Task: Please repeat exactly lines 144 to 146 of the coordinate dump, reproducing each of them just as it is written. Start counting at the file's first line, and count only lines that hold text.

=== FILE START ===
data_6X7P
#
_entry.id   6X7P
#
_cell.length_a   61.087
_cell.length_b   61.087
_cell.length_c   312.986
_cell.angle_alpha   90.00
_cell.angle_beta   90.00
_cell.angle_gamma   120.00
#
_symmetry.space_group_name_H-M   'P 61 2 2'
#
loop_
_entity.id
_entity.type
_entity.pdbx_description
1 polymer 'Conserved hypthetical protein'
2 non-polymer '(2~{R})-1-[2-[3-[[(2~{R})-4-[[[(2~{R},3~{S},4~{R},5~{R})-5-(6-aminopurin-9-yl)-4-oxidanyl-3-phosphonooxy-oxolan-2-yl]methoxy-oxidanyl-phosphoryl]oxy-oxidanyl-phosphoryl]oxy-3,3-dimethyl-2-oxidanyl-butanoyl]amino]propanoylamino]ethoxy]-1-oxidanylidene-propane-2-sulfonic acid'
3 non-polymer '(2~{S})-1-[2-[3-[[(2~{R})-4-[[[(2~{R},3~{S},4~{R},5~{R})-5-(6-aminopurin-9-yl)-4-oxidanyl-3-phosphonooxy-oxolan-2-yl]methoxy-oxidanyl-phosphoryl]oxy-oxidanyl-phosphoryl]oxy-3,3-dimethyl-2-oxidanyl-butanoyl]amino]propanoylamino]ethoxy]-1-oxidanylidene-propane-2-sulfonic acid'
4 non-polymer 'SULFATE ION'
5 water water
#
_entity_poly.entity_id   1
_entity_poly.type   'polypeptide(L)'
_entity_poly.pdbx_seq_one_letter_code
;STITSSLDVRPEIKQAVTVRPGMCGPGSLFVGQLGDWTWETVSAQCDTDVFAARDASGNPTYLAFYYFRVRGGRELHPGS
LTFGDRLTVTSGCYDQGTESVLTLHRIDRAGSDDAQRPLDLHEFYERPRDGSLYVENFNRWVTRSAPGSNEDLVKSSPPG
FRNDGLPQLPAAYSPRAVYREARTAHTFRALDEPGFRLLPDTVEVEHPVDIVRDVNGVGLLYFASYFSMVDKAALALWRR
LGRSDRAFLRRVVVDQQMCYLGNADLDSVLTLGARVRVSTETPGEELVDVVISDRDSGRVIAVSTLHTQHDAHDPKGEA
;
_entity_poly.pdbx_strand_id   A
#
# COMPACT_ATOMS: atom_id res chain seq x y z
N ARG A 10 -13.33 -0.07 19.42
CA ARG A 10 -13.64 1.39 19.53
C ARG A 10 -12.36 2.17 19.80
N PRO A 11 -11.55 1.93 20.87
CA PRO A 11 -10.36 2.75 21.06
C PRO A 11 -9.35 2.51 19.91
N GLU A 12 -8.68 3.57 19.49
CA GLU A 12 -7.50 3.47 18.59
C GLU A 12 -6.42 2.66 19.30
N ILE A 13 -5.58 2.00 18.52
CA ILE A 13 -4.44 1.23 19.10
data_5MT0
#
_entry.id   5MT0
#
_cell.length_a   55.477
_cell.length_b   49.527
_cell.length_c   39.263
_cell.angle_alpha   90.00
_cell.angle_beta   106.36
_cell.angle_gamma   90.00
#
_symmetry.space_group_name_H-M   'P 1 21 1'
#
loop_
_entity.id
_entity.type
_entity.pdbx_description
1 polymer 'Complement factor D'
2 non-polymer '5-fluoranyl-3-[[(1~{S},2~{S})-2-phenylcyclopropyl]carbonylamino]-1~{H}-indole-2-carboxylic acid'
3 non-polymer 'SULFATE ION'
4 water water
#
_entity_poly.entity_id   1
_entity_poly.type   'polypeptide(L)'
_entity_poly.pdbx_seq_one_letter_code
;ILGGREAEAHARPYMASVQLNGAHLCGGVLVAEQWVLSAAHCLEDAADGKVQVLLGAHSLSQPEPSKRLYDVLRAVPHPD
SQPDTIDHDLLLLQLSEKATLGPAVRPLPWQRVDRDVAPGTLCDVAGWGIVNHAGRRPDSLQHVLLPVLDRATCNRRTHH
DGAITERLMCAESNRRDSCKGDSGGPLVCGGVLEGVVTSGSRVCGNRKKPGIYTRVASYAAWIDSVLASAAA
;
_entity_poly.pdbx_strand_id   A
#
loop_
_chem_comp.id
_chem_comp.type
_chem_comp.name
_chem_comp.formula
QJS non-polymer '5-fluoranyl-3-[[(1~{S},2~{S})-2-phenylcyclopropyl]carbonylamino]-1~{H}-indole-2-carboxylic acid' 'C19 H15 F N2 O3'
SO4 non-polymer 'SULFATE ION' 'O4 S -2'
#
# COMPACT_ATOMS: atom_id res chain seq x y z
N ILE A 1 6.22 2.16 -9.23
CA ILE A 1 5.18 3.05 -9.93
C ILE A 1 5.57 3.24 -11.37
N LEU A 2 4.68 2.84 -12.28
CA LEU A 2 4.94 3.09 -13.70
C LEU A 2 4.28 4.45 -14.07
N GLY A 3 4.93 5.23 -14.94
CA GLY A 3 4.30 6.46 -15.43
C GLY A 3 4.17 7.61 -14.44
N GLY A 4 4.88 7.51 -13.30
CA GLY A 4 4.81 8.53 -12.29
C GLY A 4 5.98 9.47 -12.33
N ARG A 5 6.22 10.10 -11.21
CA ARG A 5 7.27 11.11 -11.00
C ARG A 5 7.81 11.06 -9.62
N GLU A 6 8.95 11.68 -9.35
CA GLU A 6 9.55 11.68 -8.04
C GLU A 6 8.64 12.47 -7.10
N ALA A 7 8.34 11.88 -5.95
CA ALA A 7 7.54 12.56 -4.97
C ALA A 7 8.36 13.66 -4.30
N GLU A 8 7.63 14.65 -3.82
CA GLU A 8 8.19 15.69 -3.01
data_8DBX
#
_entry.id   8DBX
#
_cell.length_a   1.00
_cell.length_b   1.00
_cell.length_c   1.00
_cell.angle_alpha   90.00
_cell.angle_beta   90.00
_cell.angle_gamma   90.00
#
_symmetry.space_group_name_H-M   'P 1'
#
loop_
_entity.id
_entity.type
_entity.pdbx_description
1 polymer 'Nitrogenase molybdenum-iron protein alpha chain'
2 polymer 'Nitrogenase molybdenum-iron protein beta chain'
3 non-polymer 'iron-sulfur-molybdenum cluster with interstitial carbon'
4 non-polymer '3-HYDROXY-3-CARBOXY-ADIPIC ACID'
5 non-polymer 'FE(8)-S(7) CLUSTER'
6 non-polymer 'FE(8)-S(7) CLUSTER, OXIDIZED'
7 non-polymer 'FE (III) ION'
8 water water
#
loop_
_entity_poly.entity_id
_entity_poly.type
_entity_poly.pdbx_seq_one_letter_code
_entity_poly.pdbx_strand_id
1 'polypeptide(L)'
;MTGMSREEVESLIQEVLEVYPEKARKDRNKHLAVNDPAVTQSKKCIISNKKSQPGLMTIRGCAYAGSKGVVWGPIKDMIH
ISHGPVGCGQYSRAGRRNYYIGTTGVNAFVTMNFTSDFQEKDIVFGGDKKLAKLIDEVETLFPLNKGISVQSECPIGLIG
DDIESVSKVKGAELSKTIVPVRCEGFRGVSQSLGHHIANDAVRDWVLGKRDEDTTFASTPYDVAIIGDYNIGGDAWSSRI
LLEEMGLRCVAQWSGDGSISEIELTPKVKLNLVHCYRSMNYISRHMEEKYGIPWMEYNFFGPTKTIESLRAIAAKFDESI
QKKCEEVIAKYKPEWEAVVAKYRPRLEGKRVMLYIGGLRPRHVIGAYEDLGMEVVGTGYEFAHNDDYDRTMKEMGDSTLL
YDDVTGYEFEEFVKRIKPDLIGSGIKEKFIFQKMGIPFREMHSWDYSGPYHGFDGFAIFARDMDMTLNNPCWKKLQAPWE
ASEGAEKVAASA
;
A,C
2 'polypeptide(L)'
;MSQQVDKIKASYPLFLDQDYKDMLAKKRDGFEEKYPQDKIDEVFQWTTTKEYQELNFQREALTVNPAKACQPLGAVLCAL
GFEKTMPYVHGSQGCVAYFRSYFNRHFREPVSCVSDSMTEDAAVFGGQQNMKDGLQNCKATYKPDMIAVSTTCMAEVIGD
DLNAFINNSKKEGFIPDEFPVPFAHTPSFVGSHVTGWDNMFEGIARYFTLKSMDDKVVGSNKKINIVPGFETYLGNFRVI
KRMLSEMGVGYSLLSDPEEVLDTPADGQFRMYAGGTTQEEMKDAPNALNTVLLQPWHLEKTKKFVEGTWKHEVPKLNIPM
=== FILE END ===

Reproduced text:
LLEEMGLRCVAQWSGDGSISEIELTPKVKLNLVHCYRSMNYISRHMEEKYGIPWMEYNFFGPTKTIESLRAIAAKFDESI
QKKCEEVIAKYKPEWEAVVAKYRPRLEGKRVMLYIGGLRPRHVIGAYEDLGMEVVGTGYEFAHNDDYDRTMKEMGDSTLL
YDDVTGYEFEEFVKRIKPDLIGSGIKEKFIFQKMGIPFREMHSWDYSGPYHGFDGFAIFARDMDMTLNNPCWKKLQAPWE